Archive for Warner Bros

You Are Elmer Fudd

Posted in FILM with tags , , , , , on September 26, 2019 by dcairns

First person shooter — from RABBIT FIRE (1951).

A brilliant, one-joke cartoon on the same theme as RABBIT SEASONING (1952) and DUCK, RABBIT! DUCK! (1953): Elmer Fudd gets be-fudd-led about whether it’s duck season or rabbit season.

Interesting early example of direct cutting, before the nouvelle vague: Daffy accuses Bugs: “You’re dethpicable.”

Jump-cut to the pair walking along, Daffy elaborating on his theme. Continuity is sacrificed on the altar of forward momentum.

Most baffling bit is when Bugs opens a cook book of duck recipes to make Elmer want t kill, cook and eat Daffy. Daffy retaliates by snatching up a rival cook book devoted to rabbit-based cuisine. But he produces the volume from Bugs’ rabbit-hole. Why does Bugs own this book? Is there a long-suppressed cartoon dedicated to our grey-furred hero’s cannibalistic lifestyle? If so, is it called DONNER PARTY ANIMAL or BUNNY BOILER?



Posted in FILM with tags , , , , , on September 25, 2019 by dcairns

You don’t often see these two together. Sylvester the cat is more of a Friz Freleng favourite, and this is a Chuck Jones cartoon. Sylvester practically has his own distinct wing of the Loony Tuniverse, chasing canaries and kangaroos, rarely meeting anyone better known than himself.

But THE SCARLET PUMPERNICKEL is one of Jones’ occasional epics — Daffy Duck is pitching a dramatic screenplay, thousands of pages long, to studio boss “J.L.” a thinly-not-veiled but never seen Warner Brother. Just about everyone turns up in the swashbuckling romp, as if they were contract players, with Daffy in Errol Flynn mode and a feline Basil Rathbone, who would be hissable if anyone around here could pronounce the letter “s”.

“A lot of our characters had speech defects, for some reason,” said Jones, appearing at Edinburgh Filmhouse in the mid-eighties. Well, it’s easy to see that such vocal quirks help differentiate characters, especially if one guy (the great Mel Blanc) is doing all the voices. Comparing cat and duck is interesting, because he subtly distinguishes their “s” troubles, making the cruelly-named Sylvester (how does he managed to introduce himself?) blow a full raspberry on each sibilant, while the daffy one merely mispronounces.

Of course, those were the days when nobody thought anything of having a character with a stutter for comic effect (Porky) or rendering a diminutive bald hunter more of a milquetoast by giving him a babyish impediment on the letter R. The WB cartoons are emissaries from a harsher but more robust era. The afflicted are expected to just suck it up.

Jones also claimed that Daffy’s voice was patterned on that of producer Leon Schlesinger, hated head of the cartoon department. Everyone thought they were going to get fired when he heard the voice for the first time, but he stood up from his throne in the screening room and declared, “That’th the funnietht voithe I’ve ever heard! Where’d you get it?”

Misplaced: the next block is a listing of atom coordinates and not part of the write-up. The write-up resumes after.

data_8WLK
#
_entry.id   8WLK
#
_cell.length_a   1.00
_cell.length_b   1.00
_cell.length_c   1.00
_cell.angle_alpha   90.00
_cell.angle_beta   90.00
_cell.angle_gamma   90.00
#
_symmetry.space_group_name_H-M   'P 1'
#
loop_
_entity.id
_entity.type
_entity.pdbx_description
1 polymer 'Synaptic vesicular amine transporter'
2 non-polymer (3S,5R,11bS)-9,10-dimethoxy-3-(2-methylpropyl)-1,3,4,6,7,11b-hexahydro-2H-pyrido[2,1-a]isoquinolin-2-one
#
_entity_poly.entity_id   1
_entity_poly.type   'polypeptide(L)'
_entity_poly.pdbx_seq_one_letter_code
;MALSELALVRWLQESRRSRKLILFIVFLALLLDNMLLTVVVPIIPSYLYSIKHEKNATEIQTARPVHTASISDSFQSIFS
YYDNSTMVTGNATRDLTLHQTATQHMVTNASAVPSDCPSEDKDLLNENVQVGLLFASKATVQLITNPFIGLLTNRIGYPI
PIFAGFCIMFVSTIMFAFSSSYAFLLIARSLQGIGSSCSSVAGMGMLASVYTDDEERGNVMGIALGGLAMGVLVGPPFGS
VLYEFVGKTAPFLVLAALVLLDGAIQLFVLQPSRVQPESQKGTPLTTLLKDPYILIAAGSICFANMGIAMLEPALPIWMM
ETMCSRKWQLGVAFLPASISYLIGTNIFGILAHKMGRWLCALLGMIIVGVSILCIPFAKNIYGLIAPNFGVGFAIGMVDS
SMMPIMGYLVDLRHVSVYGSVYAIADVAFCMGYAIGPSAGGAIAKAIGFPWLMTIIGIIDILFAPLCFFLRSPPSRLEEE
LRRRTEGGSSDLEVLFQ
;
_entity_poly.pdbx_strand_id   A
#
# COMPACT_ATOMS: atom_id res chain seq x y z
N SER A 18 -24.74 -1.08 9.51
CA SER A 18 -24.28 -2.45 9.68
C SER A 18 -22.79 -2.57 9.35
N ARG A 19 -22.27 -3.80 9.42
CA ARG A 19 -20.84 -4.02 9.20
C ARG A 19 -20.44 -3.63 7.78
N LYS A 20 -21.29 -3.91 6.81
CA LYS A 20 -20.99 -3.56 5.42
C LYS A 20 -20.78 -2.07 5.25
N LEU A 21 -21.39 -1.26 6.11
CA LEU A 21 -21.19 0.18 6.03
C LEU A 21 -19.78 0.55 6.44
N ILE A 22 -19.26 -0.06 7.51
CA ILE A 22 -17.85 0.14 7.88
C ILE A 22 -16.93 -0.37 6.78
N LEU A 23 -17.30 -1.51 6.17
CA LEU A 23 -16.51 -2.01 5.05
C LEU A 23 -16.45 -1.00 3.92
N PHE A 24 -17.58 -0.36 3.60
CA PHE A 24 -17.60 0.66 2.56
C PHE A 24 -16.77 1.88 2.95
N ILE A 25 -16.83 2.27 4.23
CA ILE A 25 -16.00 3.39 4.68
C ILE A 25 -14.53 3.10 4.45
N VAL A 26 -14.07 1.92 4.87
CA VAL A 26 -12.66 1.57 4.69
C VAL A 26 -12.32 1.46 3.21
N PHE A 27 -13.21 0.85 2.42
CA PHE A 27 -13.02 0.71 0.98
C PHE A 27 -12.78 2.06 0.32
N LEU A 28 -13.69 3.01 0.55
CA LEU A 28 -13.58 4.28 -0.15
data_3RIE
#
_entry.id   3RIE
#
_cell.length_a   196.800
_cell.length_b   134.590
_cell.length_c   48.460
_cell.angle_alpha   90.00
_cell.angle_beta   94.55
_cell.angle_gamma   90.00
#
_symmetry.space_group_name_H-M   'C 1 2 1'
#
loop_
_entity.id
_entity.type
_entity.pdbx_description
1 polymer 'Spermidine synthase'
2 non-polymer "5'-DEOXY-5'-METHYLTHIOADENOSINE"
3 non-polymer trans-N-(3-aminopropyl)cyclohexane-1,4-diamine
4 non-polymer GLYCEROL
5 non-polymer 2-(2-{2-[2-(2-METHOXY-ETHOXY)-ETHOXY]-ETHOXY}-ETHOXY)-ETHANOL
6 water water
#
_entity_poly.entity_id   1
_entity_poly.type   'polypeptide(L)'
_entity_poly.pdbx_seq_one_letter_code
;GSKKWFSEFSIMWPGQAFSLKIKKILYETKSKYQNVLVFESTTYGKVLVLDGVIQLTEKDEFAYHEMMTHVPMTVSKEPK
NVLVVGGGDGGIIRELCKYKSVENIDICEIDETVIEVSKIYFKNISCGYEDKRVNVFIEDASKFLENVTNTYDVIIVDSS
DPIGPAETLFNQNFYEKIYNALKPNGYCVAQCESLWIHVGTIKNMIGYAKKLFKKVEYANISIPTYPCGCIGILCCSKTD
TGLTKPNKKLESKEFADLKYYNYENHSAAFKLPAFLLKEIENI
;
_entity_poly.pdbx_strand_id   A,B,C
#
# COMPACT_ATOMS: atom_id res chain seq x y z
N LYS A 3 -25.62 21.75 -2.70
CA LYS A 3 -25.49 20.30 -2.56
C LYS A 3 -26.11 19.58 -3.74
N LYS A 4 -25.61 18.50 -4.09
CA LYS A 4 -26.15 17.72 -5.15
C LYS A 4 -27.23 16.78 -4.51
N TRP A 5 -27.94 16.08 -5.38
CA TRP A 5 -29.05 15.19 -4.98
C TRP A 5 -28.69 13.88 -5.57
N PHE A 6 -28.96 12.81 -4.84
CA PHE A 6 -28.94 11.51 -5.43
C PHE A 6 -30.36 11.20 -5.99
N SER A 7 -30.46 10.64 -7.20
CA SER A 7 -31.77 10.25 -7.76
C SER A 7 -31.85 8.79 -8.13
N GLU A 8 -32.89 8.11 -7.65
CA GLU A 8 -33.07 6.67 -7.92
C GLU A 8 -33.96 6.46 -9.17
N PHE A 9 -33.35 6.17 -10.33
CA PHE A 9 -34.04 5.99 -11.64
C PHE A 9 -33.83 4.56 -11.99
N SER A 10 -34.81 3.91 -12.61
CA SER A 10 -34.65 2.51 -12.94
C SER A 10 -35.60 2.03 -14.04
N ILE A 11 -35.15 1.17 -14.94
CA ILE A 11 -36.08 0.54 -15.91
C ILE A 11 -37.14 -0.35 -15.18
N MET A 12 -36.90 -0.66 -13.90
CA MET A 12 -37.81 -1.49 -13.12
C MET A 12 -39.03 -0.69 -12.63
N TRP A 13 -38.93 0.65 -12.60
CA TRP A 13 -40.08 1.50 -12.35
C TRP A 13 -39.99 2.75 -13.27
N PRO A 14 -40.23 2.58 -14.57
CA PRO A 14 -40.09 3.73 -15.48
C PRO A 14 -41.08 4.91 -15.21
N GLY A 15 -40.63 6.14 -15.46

Probably never happened, I know. But of course it should’ve.

Bette’s buttocks

Posted in FILM, MUSIC with tags , , , , , , , , on October 16, 2018 by dcairns

THE BRIDE CAME C.O.D. is a rambunctious pseudo-screwball, with Bette Davis as flighty heiress and James Cagney as supposedly amiable tough guy, the attempted lightness knocked flying by rambunctious Warner Bros slapstick, the whole movie seemingly targeted at the Davis derriere, undignified recipient of cacti (three times) and catapults (twice). We barely escape the obligatory spanking scene. You marvel at scenarists the Epstein brothers’ ability to resist having Cagney crash his plane into her arse.

Cagney is rendered so obnoxious that the main interest becomes how they can possibly sell a romance, but credit to the writers and actors, they actually manage it, a feat comparable to getting Eugene Pallette airborne, which also happens. William THE MAN WHO CAME TO DINNER Keighley directs, somehow, with Max Steiner braying in his ear the whole time, his score a Loony Tunes medley of famous themes, which you can distract yourself by naming — once named, each one reveals itself as wholly inappropriate, which never happened in the cartoons. “Oh, Susanna”? But we’re in California!

Max even gets to mickeymouse the sound of cactus spines being extracted from Bette’s bum, which I suppose was a novelty for him. Bette’s declaration of “Either I’m coming down this staircase or Max Steiner is!” is herein answered. Max Steiner is coming down this staircase.

The filmmaking has what they call gusto (nice montages, but we don’t know who did them — Siegel?).

Another first — trailing on the end of that miniature parachute is a miniature Bette. Can’t think of another film where she was rendered as a marionette. It looks to have been tiny. I wonder how detailed?